Physical Activity for Seniors
People often assume that older adults hang up their running shoes and give up their gym memberships when they retire. After all, retirement is a time to take it easy and relax, right? Not quite. Contrary to popular belief, physical activity becomes more important as seniors age, not less.
Numerous studies show that staying active is the key to healthy aging. As you grow older, your body goes through many natural changes that affect your activity levels. For example, older adults typically lose one to three inches in height as they age. Seniors also often lose muscle mass, have frailer bones, and experience joint stiffness. Over time, these changes can lead to lower physical activity levels.
However, regular exercise can significantly improve the quality of life for older adults. The Centers for Disease Control and Prevention (CDC) recommends that adults aged 65+ spend at least 150 minutes a week participating in moderate-intensity activities like walking. Alternatively, seniors can spend 75 minutes a week participating in vigorous-intensity activities like running. The guidelines also specify older adults should spend at least two days a week doing strengthening exercises.
These recommendations might seem high, but filling your schedule with fun physical activities is easy. Many seniors enjoy physical activities that allow them to socialize, like Tai Chi classes and walking groups. Others prefer solo exercises, such as swimming and weight lifting. Fortunately, most retirement communities offer various physical activities to suit everyone’s interests and goals.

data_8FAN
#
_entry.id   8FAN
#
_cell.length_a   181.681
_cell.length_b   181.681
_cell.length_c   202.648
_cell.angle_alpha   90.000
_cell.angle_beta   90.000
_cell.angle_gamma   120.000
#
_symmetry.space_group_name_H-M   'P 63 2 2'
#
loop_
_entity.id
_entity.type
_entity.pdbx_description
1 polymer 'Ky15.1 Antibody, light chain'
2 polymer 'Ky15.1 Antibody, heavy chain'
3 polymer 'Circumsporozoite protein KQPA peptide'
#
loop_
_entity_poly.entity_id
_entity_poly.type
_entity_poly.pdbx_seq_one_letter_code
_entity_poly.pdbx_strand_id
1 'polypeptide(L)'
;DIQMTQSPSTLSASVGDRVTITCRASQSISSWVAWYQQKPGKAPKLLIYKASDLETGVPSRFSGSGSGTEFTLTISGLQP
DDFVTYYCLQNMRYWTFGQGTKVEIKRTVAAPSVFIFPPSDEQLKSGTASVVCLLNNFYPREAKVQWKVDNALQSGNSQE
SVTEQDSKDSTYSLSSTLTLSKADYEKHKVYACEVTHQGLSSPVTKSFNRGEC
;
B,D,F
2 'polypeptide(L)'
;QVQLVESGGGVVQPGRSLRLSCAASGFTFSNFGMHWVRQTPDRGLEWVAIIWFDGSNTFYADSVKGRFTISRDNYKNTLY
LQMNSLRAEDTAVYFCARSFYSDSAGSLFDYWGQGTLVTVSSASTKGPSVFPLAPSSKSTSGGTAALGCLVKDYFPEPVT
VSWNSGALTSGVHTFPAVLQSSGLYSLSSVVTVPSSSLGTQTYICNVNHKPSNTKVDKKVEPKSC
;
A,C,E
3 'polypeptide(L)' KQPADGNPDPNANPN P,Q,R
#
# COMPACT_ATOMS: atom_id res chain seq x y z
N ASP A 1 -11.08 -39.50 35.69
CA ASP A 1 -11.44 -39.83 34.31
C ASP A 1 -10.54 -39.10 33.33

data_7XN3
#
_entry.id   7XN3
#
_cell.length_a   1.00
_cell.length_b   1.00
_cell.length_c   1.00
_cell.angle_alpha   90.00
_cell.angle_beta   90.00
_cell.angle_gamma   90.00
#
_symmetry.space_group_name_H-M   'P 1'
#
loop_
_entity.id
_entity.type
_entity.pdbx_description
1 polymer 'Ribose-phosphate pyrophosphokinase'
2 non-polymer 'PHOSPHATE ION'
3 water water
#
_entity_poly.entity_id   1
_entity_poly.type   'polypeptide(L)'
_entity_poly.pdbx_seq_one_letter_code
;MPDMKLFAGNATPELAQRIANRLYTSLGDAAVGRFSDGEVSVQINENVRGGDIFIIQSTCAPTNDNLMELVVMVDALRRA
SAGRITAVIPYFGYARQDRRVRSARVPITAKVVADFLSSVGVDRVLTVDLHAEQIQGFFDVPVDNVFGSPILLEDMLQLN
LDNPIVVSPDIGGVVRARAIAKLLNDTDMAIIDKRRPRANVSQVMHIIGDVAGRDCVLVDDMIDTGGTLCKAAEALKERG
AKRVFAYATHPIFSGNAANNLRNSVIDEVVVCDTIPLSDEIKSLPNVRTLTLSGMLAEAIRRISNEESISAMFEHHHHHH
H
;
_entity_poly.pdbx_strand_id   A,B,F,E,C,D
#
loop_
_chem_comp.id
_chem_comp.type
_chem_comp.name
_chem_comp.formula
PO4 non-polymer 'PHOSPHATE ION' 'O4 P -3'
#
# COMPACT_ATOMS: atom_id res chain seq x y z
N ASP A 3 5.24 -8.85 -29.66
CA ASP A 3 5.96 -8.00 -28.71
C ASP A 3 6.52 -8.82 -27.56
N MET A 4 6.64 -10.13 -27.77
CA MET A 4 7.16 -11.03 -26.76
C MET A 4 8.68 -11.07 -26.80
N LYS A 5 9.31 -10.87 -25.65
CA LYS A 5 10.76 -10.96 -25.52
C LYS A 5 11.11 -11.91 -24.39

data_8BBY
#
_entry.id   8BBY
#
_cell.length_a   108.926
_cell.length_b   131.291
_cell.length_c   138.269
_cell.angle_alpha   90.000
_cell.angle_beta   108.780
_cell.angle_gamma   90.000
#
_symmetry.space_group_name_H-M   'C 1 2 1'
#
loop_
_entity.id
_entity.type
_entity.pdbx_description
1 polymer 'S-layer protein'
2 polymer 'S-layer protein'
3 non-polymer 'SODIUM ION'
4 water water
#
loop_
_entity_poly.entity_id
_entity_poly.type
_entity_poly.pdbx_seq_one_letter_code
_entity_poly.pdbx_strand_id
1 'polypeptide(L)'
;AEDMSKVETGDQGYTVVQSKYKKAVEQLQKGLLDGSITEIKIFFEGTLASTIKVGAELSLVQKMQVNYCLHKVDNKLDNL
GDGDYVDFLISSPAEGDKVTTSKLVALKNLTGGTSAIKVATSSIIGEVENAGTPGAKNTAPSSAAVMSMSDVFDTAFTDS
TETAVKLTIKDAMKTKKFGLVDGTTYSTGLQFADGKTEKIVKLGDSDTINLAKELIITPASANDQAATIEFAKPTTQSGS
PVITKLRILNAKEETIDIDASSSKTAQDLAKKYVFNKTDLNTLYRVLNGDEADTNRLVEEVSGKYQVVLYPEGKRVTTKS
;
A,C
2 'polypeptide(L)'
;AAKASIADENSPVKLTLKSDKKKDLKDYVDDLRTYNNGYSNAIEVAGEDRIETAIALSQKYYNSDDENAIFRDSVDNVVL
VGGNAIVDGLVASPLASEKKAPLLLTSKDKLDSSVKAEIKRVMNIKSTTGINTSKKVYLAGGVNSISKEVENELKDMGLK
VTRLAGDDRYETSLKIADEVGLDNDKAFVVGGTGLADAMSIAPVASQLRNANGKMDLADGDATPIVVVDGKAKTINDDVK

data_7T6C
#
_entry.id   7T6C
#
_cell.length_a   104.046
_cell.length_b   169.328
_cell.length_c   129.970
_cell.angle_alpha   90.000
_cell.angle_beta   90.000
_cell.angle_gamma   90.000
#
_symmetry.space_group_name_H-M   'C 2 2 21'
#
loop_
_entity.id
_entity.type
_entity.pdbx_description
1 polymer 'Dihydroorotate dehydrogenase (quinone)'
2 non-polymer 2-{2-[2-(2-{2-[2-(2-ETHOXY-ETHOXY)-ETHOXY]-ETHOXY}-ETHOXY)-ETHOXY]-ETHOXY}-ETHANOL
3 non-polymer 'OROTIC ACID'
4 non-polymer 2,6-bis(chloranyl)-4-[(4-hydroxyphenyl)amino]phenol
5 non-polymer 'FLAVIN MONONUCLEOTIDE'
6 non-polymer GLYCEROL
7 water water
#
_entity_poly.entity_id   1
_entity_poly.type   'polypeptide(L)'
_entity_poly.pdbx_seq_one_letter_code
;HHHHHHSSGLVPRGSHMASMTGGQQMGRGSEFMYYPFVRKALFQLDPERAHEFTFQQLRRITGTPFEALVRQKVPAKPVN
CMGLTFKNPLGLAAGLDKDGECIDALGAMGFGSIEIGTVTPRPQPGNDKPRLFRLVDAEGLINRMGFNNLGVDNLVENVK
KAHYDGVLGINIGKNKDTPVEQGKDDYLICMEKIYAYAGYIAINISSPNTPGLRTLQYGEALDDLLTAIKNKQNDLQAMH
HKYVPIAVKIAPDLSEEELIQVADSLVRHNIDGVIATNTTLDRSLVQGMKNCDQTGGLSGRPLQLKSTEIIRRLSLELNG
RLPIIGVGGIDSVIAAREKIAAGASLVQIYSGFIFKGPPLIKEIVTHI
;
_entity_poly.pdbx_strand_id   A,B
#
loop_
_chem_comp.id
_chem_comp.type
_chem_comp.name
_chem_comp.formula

This article explores the many benefits of exercise for seniors and the most popular physical activities for older adults. We’ll also provide tips to help you overcome common obstacles that may prevent you from exercising.
Benefits of Exercise for Seniors
People often think of physical activity as a way to lose or maintain weight. While staying fit is a valid reason to exercise, research has uncovered many other benefits of physical activity for older adults. You can use these advantages as inspiration the next time you consider skipping yoga class or turning off your alarm clock to avoid your morning run.
Improved Cardiovascular Health
Nothing gets the heart pumping like a vigorous exercise session. Activities like jogging and water fitness boost your heart rate and help your heart muscle grow stronger. These effects can have a significant impact on your cardiovascular health.
According to a 2020 study, daily exercise reduces your blood pressure and helps regulate heart rate. Additionally, physical activity decreases the risk of coronary heart disease and stroke in older adults. Furthermore, exercise improves symptoms of angina pectoris, heart palpitations, and other cardiovascular disorders.
Increased Strength and Flexibility
Older adults tend to lose strength and flexibility as they age. These losses can cause minor inconveniences, like not being able to open a jar or bend to tie your shoes easily. However, declining strength and flexibility may also lead to more serious issues, like loss of balance and increased risk of injury.
Regular strength-training exercises can prevent these problems by helping you stay limber. Additionally, older adults who frequently work out their muscles are less likely to develop sarcopenia. This age-related condition causes loss of muscle mass, fatigue, and weakness.
Reduced Risk of Falls and Injuries
Approximately 25% of Americans aged 65 and older fall each year. These accidents may lead to devastating injuries, including hip fractures and traumatic brain injuries. And even minor falls can make seniors feel less confident and independent.
Frequent exercise is one of the most effective ways to prevent falls and other injuries. Researchers estimate physical activity can decrease the risk of falls in retirement communities by 25%. Tai Chi and other exercises that strengthen balance are especially beneficial for fall prevention.
Better Mood and Cognitive Function